Fresh garments

A new fabric can kill irritating smells and save you from skin diseases

Published: Wednesday 30 April 1997

Antifungal garments will be on there is good news for people who have athlete's foot, jock itch and those who have laundry baskets full of smelly socks. An acrylic fibre that can kill irritating, odour-producing microorganisms has been produced by British textile company Courtaulds.

The fibres are impregnated with antifungal and antibacterial compounds that slowly rub off onto the body of the wearer, preventing nasty niffs in the folds of the skin. "The fibres prevent the growth of bacteria and fungi that are responsible for the smells from sweat and urine that collect in underwear," says David Service, head of the Courtaulds team that developed the material. Retailers in Britain plan to launch socks, towels and bedding made from the fabrics in the next few months, and underwear and sportswear will soon follow.

The first of the 'active' polyacrylonitrile fibres to hit the market, trade-named Amicor, contains an antibacterial agent called irgasan.The compound is widely used in toothpastes, mouthwashes and hand creams. It kills a range of bacteria, including the Straphyloccoccus aureus 'superbug' that has become resistant to penicillin and other widely used antibiotics.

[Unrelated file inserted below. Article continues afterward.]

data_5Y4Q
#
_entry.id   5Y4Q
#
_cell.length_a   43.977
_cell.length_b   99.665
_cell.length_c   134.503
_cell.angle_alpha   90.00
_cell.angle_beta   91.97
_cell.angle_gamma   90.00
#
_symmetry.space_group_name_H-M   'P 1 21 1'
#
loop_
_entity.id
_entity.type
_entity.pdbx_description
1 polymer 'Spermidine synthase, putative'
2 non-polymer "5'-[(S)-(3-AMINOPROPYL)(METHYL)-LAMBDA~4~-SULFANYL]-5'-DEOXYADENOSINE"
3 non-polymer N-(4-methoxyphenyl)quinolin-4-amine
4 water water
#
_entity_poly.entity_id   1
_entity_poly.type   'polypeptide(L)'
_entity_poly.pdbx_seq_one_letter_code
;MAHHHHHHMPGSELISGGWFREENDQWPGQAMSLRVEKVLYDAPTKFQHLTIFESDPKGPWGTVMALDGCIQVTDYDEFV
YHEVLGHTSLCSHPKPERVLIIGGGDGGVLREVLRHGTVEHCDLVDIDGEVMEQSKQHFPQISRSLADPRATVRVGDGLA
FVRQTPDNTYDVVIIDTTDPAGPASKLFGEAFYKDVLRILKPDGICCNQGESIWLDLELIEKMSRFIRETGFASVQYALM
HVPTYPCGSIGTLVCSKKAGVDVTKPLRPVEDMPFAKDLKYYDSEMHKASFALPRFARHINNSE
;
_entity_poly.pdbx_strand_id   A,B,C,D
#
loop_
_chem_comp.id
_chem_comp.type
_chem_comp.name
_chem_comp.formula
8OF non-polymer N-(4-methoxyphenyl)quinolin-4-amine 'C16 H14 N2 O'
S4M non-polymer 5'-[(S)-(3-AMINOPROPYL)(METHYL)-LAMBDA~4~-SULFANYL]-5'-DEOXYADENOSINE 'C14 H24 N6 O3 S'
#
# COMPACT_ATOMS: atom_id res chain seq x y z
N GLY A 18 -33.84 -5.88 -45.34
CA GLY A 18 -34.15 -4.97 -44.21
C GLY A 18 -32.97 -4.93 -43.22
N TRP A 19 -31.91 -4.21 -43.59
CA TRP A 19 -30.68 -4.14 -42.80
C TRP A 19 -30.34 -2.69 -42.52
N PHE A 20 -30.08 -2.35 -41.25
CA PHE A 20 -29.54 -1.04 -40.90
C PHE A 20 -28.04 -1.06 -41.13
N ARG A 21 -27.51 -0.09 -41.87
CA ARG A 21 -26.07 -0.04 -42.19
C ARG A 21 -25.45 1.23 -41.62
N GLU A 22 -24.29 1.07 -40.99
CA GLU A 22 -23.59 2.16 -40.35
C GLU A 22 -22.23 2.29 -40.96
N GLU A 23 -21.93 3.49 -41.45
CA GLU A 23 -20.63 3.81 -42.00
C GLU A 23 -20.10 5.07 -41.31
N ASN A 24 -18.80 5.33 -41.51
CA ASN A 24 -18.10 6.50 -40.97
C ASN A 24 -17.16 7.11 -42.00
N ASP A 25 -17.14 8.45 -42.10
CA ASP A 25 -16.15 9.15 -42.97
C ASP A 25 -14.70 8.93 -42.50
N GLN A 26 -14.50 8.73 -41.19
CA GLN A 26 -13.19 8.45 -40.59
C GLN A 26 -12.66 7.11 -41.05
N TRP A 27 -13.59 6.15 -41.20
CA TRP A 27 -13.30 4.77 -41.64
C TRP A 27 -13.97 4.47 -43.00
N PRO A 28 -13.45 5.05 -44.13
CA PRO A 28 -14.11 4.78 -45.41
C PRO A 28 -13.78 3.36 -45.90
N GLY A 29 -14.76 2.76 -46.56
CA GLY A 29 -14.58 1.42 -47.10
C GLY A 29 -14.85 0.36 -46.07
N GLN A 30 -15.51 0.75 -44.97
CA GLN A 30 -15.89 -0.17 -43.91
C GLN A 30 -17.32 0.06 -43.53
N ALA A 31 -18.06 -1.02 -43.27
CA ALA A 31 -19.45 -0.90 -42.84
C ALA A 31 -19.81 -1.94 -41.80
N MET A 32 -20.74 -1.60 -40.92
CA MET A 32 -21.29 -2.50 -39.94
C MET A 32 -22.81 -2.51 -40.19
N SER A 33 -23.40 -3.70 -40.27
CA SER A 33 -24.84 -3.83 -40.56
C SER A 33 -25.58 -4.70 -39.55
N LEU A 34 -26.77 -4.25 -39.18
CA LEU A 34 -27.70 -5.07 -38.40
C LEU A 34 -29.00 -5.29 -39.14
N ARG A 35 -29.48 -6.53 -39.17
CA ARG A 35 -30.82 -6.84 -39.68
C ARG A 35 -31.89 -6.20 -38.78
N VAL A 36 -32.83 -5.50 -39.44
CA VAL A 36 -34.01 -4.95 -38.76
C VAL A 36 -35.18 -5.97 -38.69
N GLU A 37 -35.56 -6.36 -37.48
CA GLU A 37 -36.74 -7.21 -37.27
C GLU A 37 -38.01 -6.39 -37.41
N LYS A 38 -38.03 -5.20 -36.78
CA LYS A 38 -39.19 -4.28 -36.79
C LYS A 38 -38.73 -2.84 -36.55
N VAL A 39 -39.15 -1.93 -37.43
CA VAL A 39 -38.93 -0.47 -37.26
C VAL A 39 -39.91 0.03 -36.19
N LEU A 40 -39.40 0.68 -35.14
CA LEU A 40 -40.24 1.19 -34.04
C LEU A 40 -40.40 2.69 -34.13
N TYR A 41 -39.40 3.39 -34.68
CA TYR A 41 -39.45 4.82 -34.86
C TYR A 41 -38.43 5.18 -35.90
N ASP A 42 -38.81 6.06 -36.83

Amicor Plus will be the next fibre on the line. It contains a secret antifungal agent. Courtaulds is confident that socks made from this fibre could help to keep the fungus that causes athlete's foot at bay. Similarly, underwear made from the material could combat fungi such as Candida albicans, which causes thrush. "It will stop the fungi, and the microorganisms that grow in the garment, but we've no proof yet that the material can cure the ailments themselves," says Service.

In order to get irgasan and the anti-fungal compound into the fibres and to prevent them being washed out, Courtaulds introduced globules of the agents into the polymerisation process that produces the polyacrylonitrile chains. Spinning these chains together to form fibres traps the globules inside the material. From the trapped globules the active chemicals diffuse to the surface of the fibres in a steady stream, replenishing the surface when any agent rubbed or washed off. The globules have a pretty long life and survive as long as the fabric does.

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